Friday, February 22, 2013


One of my mentors used to say “The Gospel does not teach us how to get to God; it rather teaches us that there is no way to get to God; God comes to us.” Another said, “The message of the Gospel is not that if we’ll go fifty miles then God will come 450 miles; in Jesus Christ God comes the whole 500 miles!”

Much of what is styled as “The Christian religion” is concerned with that fifty miles: If only I will do this, then God will do that. But the Christian life is not “if-then,” it is “because-therefore:”  Because God loves me unconditionally, therefore I seek to live my life in response to such love. And this is not some airy message from the celestial heights. It is as true as any family: A parent, receiving a child in her arms through birth or adoption, does not look into the child’s eyes and say, “As soon as you grow up and become the person I want you to be then I will love you.” (I acknowledge there are families like that – they’re called dysfunctional!) What the parent says, in fact, is, “I love you – because you’re my child.”

A law-based Christianity (and most other religions, come to think of it), cast God as the dysfunctional parent. The religious leader, then, becomes like that torturer-in-chief General during Argentina’s “dirty war” who informed his victims, “Only God can give life and only God can take life, but God is busy elsewhere now, so he left it up to me.” Religion, even if not quite as alarmingly applied, is always used to decide who is in and who is out. (And the one applying the rules is, unsurprisingly, always “in.”)

The old gospel song declares, “This train don’t carry no gamblers, no crap-shooters, no midnight ramblers….” So, apparently, God loves you unless you’re a midnight rambler (!), or (depending on who’s writing the song) gay, or a doubter, or an unwed pregnant teen (a young girl, pregnant, once told me, “My mom says I’m going to hell now, so it doesn’t matter what I do”), or….

This song (and these ideas) came to me as I was listening at full volume to Bruce Springsgteen’s fantastic corrective take on “This Train,” in his “Land of Hope and Dreams,”
This train
Carries saints and sinners
This train
Carries losers and winners
This Train
Carries whores and gamblers
This Train
Carries lost souls
This Train
Dreams will not be thwarted
This Train
Faith will be rewarded
This Train
Hear the steel wheels singin'
This Train
Bells of freedom ringin'
This Train
Carries broken-hearted
This Train
Thieves and sweet souls departed
This Train
Carries fools and kings
This Train.
(Springsteen includes this song on a number of recordings. The best is “Live in New York City.” Here it is on YouTube. If you’re connected to a good set of speakers, may I suggest you crank it up!)

Thirty years ago, visiting a church in western South Dakota, I read this remarkable welcome in the worship bulletin:


We want it to be of public record that those of different colored skin and heritage are welcome here.

We want it to be known that those who suffer from addiction to drugs and alcohol (whether recovering or not), and their families are welcome here.

We want it to be known that women and children are welcome here and that they will not be harassed or abused here.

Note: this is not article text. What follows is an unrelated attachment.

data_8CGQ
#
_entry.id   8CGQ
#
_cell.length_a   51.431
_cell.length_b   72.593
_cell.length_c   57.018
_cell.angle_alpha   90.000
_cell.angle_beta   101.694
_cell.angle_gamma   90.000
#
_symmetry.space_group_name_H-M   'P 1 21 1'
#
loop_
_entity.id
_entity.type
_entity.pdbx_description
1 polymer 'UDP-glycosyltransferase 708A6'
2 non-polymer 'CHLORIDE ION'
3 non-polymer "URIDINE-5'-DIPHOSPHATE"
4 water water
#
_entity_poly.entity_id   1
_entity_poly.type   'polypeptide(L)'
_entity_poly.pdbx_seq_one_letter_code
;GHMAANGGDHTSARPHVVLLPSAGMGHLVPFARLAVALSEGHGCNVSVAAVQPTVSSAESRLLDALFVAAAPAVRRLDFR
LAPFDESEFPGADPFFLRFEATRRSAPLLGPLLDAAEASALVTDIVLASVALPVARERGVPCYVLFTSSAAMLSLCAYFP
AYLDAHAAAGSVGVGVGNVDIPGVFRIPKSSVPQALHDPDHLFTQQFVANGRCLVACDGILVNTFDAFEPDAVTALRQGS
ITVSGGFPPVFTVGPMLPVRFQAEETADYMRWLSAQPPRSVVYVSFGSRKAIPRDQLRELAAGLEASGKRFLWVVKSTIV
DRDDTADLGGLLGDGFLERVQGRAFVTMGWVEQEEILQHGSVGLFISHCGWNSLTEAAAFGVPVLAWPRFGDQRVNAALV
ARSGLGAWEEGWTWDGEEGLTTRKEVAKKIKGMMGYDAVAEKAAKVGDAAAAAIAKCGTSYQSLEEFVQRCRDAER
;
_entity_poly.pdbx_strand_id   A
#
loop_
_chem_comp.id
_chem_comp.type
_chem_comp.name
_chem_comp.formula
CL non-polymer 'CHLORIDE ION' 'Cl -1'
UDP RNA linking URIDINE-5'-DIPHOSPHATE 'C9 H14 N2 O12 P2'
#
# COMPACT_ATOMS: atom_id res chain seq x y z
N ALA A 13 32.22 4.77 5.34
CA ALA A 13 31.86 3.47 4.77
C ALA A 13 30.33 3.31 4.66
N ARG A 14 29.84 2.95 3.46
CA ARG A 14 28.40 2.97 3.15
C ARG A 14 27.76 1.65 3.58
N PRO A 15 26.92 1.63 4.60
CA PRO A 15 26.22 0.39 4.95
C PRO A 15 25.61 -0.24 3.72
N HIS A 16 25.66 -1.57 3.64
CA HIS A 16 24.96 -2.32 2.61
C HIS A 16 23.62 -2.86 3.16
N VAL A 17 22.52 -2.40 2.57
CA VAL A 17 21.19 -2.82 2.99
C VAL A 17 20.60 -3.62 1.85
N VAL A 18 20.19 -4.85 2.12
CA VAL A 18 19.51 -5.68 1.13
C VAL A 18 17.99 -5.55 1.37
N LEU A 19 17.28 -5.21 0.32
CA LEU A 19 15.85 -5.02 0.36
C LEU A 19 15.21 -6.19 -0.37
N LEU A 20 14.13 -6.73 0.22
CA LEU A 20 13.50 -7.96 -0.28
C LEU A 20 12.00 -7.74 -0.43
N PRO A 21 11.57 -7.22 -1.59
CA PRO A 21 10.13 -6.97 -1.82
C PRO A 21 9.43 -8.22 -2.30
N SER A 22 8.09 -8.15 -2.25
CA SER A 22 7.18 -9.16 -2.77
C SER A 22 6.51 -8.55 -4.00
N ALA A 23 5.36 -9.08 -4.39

We want it to be public record that in this congregation you can bring children to worship and even if they cry during the entire service, they are welcome.

We want it to be known that those who are single by choice, by divorce, or through the death of a spouse, are welcome here.

We want it to be known that if you are promiscuous, have had an abortion, or have fathered children and taken no responsibility for them, you are welcome here.

We want it known that gossip, cheats, liars, and their families are welcome here. We want it to be known that those who are disobedient to their parents and who have family problems are welcome here.

We want it to be of public record that gays and lesbians and members of their families are welcome here.

Let it be public knowledge that we at Custer Lutheran Fellowship take seriously that all have sinned and fall short of the glory of God. The young and old, the rich and poor, all of the broken are welcome here.

We want it to be public knowledge that we are justified by the grace of God, which is a gift through the redemption which is in Christ Jesus our Lord. We offer welcome here because we believe that while we were yet sinners, Christ died for the ungodly. That’s us. Christ did not die for us after we showed signs of "getting it all together." Christ loved and still shows love to us while we are yet sinners. Sinners are welcome here. Sinners like you and me, and like our neighbors.

Let us not condemn the world, but let us proclaim to a broken and hurting world, God's forgiveness and grace.

We want it to be public record that since we are a sinful people that we will not always be as quick to welcome as we should. Let us be quick to admit our sin and seek forgiveness. May God give us the grace to welcome and forgive one another as Christ has welcomed and forgiven us.
* The welcoming church is Custer Lutheran Fellowship, a congregation of grace and social action and great preaching in Custer, South Dakota. The document was penned by (then) Pastor Chuck Hazlett, but adopted by the whole congregation. (We might edit or state some of it differently today, but this was thirty years ago!) Thanks, Chuck.